A stalled TV advertising upfront could lead to a selling arrangement that makes more sense: a perpetual scatter market in which ad time is continually bought and sold as needed.
Media and advertising executives have amused themselves for years with talk about transitioning from frenzied upfront sales practices. The industry shift to more scatter sales could take root by default as a byproduct of the recession, coupled with Madison Avenue's growing migration to the Web.
Several media chiefs concede this could be the TV season that tips the scales. The less time the broadcast networks have to write upfront commitments before their seasons begin in September, the more available ad inventory shifts to the ad-hoc scatter market.
Executives at General Electric, which owns NBC Universal, confirmed Friday the TV network will retain a larger than usual portion of its ad inventory for scatter.
"The best thing that could ever happen is that we have a 100% scatter market because it would work to the advantage of the TV networks. But I don't think advertisers will let that happen because the market is always playing nine-month catch up," one media chief told me on background.
"Right now, advertisers and agencies feel like they should have gotten price rollbacks nine months ago, so they are demanding them now. If we went all scatter, then a year from now, advertisers will want to put all their money in the upfront because they feel they got a bad deal in 2009."
Advertisers, agencies and television executives jockeying for the best price and placement is the dynamic that drives the upfront. It could yield profitable results if more television time was sold in scatter. The laws of supply and demand would still govern the best content on television and elsewhere. But the advertising auction approach employed by Google and the targeted, addressable science of Google TV (which has sold upfront time to Coldwell Banker and to Saatchi & Saatchi) could become plausible mainstays of the digital interactive market.
Advertisers say their reluctance to make huge upfront TV commitments does not put them at risk, since they are holding back en masse, generally able to secure the commercial time they wanted closer to air time in last season's scatter market, often at prices comparable to the upfront.
The ever-dwindling ratings and audience shares continue to be a drag on advertiser enthusiasm. More advertisers are feeling comfortable with more targeted, quantifiable ad placement online and a collective multimedia strategy that includes TV.
ABC, CBS and Fox last week demonstrated their unwillingness to altogether part with the upfront by rolling back their prices 1% to 3% to jump-start ad sales, according to Ad Age. Some advertisers say they want twice that price rollback. NBC reportedly is offering mid-to-high single digit unit price decreases (or 1,000 viewers per CPM) to lure advertisers who are more rapidly buying time on its cable networks. NBC's prime time selling is different with Jay Leno stretched across weeknights at 10 p.m.
But there is no sense that the upfront floodgates are about to burst open. "This situation has made us look at some alternatives that will give clients the ability to reach broad audiences in a different way," OMD CEO Alan Cohen recently told Ad Age. P&G and other major advertisers have been aggressively doing this for years.
Negotiating and posturing aside, the upfront standoff lends credence to forecasts that upfront spending could be down 20% to about $7.5 billion, putting it on par with cable, and that less than the customary 80% inventory will be sold. Such gloomy forecasts take into account the collapse of the historically dominant auto industry, the radically reformed financial services and real estate categories, permanent loss of many companies, weak consumer and local ad spending and a 2010 recovery.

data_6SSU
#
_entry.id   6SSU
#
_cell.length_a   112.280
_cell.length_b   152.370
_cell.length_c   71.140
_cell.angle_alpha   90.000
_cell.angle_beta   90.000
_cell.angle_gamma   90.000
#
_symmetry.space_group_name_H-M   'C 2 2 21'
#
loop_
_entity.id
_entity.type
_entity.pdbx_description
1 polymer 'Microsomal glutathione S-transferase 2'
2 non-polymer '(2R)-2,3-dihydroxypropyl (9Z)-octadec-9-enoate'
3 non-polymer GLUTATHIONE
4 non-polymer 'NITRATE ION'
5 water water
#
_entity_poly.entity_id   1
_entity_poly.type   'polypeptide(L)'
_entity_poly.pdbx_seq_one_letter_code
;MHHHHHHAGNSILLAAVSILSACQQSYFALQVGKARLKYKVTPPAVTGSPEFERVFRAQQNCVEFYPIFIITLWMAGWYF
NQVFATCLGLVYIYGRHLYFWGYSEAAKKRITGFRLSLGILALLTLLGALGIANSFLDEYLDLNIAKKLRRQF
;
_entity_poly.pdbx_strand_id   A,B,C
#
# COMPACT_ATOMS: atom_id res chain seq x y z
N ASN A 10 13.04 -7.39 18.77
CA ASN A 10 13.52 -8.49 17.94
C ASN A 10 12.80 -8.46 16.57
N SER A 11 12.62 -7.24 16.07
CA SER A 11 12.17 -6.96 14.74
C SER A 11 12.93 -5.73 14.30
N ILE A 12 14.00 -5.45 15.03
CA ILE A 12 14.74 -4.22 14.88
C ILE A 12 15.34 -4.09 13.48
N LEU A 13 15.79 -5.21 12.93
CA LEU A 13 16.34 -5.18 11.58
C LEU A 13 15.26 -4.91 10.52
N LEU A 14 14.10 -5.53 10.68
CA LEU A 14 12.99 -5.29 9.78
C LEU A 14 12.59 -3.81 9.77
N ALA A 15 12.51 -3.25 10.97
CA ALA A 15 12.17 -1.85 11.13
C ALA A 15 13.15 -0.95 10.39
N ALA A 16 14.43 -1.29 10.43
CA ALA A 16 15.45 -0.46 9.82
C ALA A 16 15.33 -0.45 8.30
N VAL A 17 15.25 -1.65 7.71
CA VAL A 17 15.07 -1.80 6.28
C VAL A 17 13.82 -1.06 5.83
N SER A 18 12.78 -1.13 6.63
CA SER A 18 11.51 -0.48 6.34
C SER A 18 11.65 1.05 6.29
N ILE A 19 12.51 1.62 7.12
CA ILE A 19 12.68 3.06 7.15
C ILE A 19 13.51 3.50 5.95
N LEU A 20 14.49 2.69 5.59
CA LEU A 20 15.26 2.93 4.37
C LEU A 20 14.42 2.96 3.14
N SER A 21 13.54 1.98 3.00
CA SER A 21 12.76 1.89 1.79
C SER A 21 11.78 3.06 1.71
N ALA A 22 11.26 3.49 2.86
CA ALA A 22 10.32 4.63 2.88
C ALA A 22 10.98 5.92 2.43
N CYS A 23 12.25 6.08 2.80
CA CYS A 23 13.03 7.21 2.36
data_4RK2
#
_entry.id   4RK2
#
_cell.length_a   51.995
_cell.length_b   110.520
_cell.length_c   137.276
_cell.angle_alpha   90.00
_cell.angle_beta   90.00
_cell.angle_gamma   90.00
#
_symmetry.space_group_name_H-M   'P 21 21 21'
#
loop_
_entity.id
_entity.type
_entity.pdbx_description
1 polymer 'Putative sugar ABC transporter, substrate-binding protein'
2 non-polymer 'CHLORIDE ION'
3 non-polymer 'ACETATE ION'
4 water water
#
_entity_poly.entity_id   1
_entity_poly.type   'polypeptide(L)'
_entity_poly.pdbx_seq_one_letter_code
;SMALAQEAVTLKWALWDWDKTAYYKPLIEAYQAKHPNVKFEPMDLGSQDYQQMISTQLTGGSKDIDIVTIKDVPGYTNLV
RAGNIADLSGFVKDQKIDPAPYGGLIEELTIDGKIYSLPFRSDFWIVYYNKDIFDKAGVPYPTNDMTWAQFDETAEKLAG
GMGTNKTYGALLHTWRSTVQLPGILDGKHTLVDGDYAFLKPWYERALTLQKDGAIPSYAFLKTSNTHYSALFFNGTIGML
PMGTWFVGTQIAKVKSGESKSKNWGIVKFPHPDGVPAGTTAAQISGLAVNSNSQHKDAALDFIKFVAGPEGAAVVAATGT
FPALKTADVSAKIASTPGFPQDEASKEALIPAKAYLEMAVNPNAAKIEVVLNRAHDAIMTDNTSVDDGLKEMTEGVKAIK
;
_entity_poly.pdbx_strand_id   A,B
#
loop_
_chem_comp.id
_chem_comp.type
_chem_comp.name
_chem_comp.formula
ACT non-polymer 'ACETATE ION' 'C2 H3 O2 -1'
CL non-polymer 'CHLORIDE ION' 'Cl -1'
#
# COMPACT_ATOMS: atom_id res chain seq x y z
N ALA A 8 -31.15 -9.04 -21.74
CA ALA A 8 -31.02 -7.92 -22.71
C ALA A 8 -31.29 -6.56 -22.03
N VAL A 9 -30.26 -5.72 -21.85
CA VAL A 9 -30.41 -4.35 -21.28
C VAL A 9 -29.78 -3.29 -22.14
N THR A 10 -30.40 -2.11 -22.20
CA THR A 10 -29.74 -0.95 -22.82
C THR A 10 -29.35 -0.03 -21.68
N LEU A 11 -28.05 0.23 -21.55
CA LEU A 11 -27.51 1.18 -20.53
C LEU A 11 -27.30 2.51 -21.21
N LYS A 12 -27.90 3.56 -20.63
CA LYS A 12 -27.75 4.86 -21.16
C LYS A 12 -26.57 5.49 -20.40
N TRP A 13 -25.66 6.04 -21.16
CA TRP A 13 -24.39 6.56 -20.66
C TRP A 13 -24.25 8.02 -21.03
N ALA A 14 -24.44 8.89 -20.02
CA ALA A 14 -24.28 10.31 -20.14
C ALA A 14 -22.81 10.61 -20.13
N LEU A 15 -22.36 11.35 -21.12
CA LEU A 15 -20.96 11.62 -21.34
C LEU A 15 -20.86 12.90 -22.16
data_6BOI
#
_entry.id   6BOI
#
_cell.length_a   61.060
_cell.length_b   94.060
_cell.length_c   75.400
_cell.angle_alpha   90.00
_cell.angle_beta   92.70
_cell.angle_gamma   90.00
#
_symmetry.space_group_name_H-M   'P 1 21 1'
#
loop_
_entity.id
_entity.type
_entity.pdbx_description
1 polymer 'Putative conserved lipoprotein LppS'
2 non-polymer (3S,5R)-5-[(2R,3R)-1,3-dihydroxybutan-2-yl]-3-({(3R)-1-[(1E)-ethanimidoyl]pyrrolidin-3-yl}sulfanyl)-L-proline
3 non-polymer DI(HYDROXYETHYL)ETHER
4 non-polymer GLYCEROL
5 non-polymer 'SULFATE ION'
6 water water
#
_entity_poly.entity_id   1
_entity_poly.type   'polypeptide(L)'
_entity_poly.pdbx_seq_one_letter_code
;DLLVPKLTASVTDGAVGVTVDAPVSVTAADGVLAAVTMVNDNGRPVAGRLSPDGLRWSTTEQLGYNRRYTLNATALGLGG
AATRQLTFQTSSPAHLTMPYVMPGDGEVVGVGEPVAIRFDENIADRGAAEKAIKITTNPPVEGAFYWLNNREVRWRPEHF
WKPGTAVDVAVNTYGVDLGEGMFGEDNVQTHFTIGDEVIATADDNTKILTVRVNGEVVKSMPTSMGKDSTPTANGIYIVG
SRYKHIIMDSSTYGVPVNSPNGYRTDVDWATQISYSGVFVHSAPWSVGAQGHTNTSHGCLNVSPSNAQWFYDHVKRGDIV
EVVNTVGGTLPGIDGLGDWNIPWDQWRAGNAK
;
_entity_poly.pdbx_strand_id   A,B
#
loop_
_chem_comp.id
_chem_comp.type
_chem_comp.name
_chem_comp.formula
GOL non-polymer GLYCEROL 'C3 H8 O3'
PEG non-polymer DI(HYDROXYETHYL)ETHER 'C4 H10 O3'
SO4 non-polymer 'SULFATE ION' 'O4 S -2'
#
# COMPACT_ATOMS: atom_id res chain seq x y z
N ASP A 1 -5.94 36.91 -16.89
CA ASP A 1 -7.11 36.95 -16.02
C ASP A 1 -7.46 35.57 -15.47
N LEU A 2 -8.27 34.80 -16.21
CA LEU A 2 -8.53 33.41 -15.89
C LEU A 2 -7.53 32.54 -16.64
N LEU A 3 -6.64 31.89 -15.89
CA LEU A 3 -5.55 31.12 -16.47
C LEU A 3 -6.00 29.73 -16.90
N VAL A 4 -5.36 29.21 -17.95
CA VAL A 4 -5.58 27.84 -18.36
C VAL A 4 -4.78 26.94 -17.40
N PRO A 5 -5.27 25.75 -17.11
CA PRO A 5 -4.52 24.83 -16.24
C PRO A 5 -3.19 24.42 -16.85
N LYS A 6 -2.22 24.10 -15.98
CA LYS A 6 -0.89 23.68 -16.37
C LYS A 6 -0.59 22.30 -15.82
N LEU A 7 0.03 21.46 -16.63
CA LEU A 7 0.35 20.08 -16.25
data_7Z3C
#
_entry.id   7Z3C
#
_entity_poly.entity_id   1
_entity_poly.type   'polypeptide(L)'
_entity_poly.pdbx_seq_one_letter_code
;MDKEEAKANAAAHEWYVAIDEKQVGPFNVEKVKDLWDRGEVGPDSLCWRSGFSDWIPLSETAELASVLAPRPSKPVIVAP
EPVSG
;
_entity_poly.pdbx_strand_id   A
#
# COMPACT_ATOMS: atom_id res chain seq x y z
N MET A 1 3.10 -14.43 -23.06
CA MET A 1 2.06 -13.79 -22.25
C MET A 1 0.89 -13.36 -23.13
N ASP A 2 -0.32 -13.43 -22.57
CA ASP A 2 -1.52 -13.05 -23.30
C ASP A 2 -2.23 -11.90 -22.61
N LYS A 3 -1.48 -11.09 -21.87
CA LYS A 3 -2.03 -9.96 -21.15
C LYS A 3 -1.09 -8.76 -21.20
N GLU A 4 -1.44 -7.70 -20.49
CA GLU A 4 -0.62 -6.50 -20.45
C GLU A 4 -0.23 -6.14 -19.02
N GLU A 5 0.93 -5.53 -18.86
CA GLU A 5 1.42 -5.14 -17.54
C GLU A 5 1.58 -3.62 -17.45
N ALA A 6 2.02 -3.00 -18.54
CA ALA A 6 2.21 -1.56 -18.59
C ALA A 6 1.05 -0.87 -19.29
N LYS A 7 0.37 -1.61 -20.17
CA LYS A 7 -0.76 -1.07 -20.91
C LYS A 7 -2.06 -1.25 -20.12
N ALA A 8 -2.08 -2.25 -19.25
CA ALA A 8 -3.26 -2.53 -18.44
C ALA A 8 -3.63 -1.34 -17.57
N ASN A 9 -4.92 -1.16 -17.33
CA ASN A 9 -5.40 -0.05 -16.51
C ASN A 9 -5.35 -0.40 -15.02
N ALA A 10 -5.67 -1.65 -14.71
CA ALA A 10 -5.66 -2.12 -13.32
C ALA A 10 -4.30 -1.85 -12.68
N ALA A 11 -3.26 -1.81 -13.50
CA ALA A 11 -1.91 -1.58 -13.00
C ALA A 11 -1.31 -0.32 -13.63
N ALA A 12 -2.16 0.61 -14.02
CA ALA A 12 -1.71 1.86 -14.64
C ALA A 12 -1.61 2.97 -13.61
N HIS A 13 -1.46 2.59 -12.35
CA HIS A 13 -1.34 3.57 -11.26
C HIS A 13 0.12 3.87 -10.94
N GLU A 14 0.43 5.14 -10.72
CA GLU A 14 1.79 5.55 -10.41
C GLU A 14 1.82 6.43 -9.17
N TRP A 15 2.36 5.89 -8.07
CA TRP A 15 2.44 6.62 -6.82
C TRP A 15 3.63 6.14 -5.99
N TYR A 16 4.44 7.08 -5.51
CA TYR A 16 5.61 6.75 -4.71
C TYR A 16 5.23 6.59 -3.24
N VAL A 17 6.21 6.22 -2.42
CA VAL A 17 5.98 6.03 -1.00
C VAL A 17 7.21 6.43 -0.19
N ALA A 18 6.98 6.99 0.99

One thing is for certain: the undertow of change is firmly in place. The broadcast networks will likely fall short of their ad revenue expectations to offset their multibillion dollar program investments, pushing them into deeper financial straits.
Evidence in the latest quarterly earnings reports began Friday with NBC Universal's entertainment division reporting a 41% decline in profits dragged down by its TV networks and weak advertising. That trend will not easily reverse for any of the broadcast networks.
The networks already are producing, scheduling and promoting content differently on TV and online to maximize competitiveness. They are gradually joining paid on-demand consortiums to generate alternative revenues. It already is prompting advertisers and their agencies to be more efficient and creatively effective with their buys and campaigns. Eventually, the system will morph into a 24/7 interactive marketplace.
The existing upfront quagmire will contribute to that evolution against a backdrop of two reinforcing trends: online advertising also has slowed considerably and will offset only a fraction of TV ad losses. More marketers in categories such as telecom, entertainment and retailhave already become 52-week advertisers, responding to consumers' guarded discretionary spending.
Interpublic's Magna is the latest to forecast a 14.5% decline in total domestic ad spending to $161.4 billion (with even online spending down 2.2%). The outlook, based on revenues reported by media vendors, calls for overall ad spend to fall 2% in 2010 and total media supplier ad revenues to grow only an average annual 1% through 2014. That's hardly worth celebrating. Advertiser optimism, however it is measured, will have less to do with tangible economic improvements and more with their overall digital empowerment.
Simply put: advertisers, agencies and media companies are embracing alternatives that will hold long after the recovery is underway.